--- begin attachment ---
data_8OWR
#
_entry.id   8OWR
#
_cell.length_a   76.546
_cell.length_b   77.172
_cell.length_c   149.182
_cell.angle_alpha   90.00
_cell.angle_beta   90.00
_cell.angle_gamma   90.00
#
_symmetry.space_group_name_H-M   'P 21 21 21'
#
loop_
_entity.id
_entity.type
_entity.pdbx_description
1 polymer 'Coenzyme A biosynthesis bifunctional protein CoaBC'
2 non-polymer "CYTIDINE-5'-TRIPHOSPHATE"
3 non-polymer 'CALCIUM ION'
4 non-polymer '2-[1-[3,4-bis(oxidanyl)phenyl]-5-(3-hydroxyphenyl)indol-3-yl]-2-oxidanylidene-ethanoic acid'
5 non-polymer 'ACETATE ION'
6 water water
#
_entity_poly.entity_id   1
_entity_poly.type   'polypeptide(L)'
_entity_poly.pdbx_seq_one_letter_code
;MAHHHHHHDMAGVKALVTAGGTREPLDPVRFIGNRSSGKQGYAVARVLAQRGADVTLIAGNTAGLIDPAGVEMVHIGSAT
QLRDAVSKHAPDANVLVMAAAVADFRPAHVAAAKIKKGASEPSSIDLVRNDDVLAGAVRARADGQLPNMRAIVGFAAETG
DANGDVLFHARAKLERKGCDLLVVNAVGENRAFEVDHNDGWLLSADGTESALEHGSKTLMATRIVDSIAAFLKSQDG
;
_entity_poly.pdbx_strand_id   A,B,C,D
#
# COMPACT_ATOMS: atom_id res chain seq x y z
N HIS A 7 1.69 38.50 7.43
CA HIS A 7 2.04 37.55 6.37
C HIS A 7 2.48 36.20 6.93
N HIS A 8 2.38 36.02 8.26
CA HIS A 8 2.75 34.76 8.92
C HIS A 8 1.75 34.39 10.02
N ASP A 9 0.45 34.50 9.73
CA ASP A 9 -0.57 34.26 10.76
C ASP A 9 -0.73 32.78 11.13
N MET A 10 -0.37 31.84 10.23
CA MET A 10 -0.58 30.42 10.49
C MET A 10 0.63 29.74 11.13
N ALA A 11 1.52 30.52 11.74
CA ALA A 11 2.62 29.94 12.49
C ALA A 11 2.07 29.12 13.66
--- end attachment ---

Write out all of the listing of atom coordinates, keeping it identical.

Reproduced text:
data_8OWR
#
_entry.id   8OWR
#
_cell.length_a   76.546
_cell.length_b   77.172
_cell.length_c   149.182
_cell.angle_alpha   90.00
_cell.angle_beta   90.00
_cell.angle_gamma   90.00
#
_symmetry.space_group_name_H-M   'P 21 21 21'
#
loop_
_entity.id
_entity.type
_entity.pdbx_description
1 polymer 'Coenzyme A biosynthesis bifunctional protein CoaBC'
2 non-polymer "CYTIDINE-5'-TRIPHOSPHATE"
3 non-polymer 'CALCIUM ION'
4 non-polymer '2-[1-[3,4-bis(oxidanyl)phenyl]-5-(3-hydroxyphenyl)indol-3-yl]-2-oxidanylidene-ethanoic acid'
5 non-polymer 'ACETATE ION'
6 water water
#
_entity_poly.entity_id   1
_entity_poly.type   'polypeptide(L)'
_entity_poly.pdbx_seq_one_letter_code
;MAHHHHHHDMAGVKALVTAGGTREPLDPVRFIGNRSSGKQGYAVARVLAQRGADVTLIAGNTAGLIDPAGVEMVHIGSAT
QLRDAVSKHAPDANVLVMAAAVADFRPAHVAAAKIKKGASEPSSIDLVRNDDVLAGAVRARADGQLPNMRAIVGFAAETG
DANGDVLFHARAKLERKGCDLLVVNAVGENRAFEVDHNDGWLLSADGTESALEHGSKTLMATRIVDSIAAFLKSQDG
;
_entity_poly.pdbx_strand_id   A,B,C,D
#
# COMPACT_ATOMS: atom_id res chain seq x y z
N HIS A 7 1.69 38.50 7.43
CA HIS A 7 2.04 37.55 6.37
C HIS A 7 2.48 36.20 6.93
N HIS A 8 2.38 36.02 8.26
CA HIS A 8 2.75 34.76 8.92
C HIS A 8 1.75 34.39 10.02
N ASP A 9 0.45 34.50 9.73
CA ASP A 9 -0.57 34.26 10.76
C ASP A 9 -0.73 32.78 11.13
N MET A 10 -0.37 31.84 10.23
CA MET A 10 -0.58 30.42 10.49
C MET A 10 0.63 29.74 11.13
N ALA A 11 1.52 30.52 11.74
CA ALA A 11 2.62 29.94 12.49
C ALA A 11 2.07 29.12 13.66